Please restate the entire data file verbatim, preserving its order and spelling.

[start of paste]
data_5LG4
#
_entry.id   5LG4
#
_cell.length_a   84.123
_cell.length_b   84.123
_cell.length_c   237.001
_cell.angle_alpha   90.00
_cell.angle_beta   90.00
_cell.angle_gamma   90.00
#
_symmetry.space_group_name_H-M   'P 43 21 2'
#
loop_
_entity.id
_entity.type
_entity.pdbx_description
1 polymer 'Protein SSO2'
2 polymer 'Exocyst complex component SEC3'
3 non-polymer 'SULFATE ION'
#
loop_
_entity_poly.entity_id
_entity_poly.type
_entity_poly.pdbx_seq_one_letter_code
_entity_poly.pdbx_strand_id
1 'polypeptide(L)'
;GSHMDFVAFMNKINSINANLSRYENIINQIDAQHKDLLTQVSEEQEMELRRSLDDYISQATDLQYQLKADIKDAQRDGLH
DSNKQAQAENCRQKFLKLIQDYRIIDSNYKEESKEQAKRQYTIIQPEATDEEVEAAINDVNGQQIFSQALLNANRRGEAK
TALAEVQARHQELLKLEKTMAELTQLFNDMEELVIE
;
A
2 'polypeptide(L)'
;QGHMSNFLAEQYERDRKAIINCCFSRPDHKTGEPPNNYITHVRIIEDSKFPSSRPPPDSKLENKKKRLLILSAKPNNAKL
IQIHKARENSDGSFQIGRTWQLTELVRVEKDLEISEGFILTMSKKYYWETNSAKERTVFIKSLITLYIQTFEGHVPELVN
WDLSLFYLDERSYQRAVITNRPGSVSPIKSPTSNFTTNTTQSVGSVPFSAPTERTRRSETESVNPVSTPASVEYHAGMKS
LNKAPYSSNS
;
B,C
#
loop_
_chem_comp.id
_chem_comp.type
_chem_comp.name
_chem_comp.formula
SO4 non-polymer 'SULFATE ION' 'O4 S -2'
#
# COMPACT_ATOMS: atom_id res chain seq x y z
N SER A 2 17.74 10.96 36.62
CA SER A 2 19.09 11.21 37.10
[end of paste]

data_5LG4
#
_entry.id   5LG4
#
_cell.length_a   84.123
_cell.length_b   84.123
_cell.length_c   237.001
_cell.angle_alpha   90.00
_cell.angle_beta   90.00
_cell.angle_gamma   90.00
#
_symmetry.space_group_name_H-M   'P 43 21 2'
#
loop_
_entity.id
_entity.type
_entity.pdbx_description
1 polymer 'Protein SSO2'
2 polymer 'Exocyst complex component SEC3'
3 non-polymer 'SULFATE ION'
#
loop_
_entity_poly.entity_id
_entity_poly.type
_entity_poly.pdbx_seq_one_letter_code
_entity_poly.pdbx_strand_id
1 'polypeptide(L)'
;GSHMDFVAFMNKINSINANLSRYENIINQIDAQHKDLLTQVSEEQEMELRRSLDDYISQATDLQYQLKADIKDAQRDGLH
DSNKQAQAENCRQKFLKLIQDYRIIDSNYKEESKEQAKRQYTIIQPEATDEEVEAAINDVNGQQIFSQALLNANRRGEAK
TALAEVQARHQELLKLEKTMAELTQLFNDMEELVIE
;
A
2 'polypeptide(L)'
;QGHMSNFLAEQYERDRKAIINCCFSRPDHKTGEPPNNYITHVRIIEDSKFPSSRPPPDSKLENKKKRLLILSAKPNNAKL
IQIHKARENSDGSFQIGRTWQLTELVRVEKDLEISEGFILTMSKKYYWETNSAKERTVFIKSLITLYIQTFEGHVPELVN
WDLSLFYLDERSYQRAVITNRPGSVSPIKSPTSNFTTNTTQSVGSVPFSAPTERTRRSETESVNPVSTPASVEYHAGMKS
LNKAPYSSNS
;
B,C
#
loop_
_chem_comp.id
_chem_comp.type
_chem_comp.name
_chem_comp.formula
SO4 non-polymer 'SULFATE ION' 'O4 S -2'
#
# COMPACT_ATOMS: atom_id res chain seq x y z
N SER A 2 17.74 10.96 36.62
CA SER A 2 19.09 11.21 37.10